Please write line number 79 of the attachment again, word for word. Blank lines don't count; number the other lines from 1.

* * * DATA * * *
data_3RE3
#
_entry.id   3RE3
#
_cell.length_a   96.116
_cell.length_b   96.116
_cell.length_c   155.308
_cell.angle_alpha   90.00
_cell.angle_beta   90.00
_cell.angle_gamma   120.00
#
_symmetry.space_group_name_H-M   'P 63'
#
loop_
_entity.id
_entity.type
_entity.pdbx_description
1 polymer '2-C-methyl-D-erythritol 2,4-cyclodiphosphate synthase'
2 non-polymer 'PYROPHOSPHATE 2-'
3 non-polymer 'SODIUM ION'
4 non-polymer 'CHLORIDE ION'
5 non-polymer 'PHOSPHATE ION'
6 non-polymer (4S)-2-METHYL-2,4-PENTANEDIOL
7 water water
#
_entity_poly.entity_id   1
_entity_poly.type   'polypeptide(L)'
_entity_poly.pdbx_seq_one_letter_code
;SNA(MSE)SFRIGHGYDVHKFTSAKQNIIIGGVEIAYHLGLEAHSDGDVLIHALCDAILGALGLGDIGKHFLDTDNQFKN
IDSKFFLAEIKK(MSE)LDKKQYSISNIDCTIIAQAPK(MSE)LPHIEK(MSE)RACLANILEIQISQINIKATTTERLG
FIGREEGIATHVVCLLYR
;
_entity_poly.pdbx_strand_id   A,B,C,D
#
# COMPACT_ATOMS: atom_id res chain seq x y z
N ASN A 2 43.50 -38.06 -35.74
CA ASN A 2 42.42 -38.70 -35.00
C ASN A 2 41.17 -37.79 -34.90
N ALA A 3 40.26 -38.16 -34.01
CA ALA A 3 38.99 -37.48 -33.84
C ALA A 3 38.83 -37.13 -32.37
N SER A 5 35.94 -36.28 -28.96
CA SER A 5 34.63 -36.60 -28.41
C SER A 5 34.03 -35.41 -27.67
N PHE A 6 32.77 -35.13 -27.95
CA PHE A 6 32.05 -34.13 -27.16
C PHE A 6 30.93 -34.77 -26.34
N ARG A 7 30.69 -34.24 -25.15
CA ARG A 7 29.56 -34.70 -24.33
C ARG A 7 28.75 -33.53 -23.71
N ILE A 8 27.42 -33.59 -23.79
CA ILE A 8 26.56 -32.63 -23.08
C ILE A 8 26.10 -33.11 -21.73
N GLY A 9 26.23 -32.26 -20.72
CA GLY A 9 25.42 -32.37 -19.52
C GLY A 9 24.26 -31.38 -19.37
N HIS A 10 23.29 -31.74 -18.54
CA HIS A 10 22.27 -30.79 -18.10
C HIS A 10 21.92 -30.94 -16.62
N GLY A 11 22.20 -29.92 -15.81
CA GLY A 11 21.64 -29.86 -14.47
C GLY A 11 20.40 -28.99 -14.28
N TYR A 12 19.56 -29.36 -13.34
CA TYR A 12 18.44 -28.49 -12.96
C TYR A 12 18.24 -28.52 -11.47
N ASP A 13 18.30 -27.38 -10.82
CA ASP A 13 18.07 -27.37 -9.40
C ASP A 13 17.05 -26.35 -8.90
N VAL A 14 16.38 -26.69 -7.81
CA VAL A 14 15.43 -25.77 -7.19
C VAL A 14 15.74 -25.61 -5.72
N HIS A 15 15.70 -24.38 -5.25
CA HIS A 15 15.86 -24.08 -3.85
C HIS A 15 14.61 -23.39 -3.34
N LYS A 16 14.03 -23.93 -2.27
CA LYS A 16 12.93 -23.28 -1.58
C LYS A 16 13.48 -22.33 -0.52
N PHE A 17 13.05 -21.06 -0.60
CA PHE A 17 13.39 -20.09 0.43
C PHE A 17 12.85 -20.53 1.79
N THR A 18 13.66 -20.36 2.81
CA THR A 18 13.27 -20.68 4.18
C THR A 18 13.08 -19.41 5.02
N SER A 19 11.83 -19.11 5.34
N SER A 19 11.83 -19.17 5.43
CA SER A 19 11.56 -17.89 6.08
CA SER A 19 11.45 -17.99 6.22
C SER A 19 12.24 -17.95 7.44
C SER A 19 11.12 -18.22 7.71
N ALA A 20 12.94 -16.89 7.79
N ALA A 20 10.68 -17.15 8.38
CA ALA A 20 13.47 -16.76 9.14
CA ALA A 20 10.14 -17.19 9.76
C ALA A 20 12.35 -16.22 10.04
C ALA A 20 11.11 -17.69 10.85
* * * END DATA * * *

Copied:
CA PHE A 17 13.39 -20.09 0.43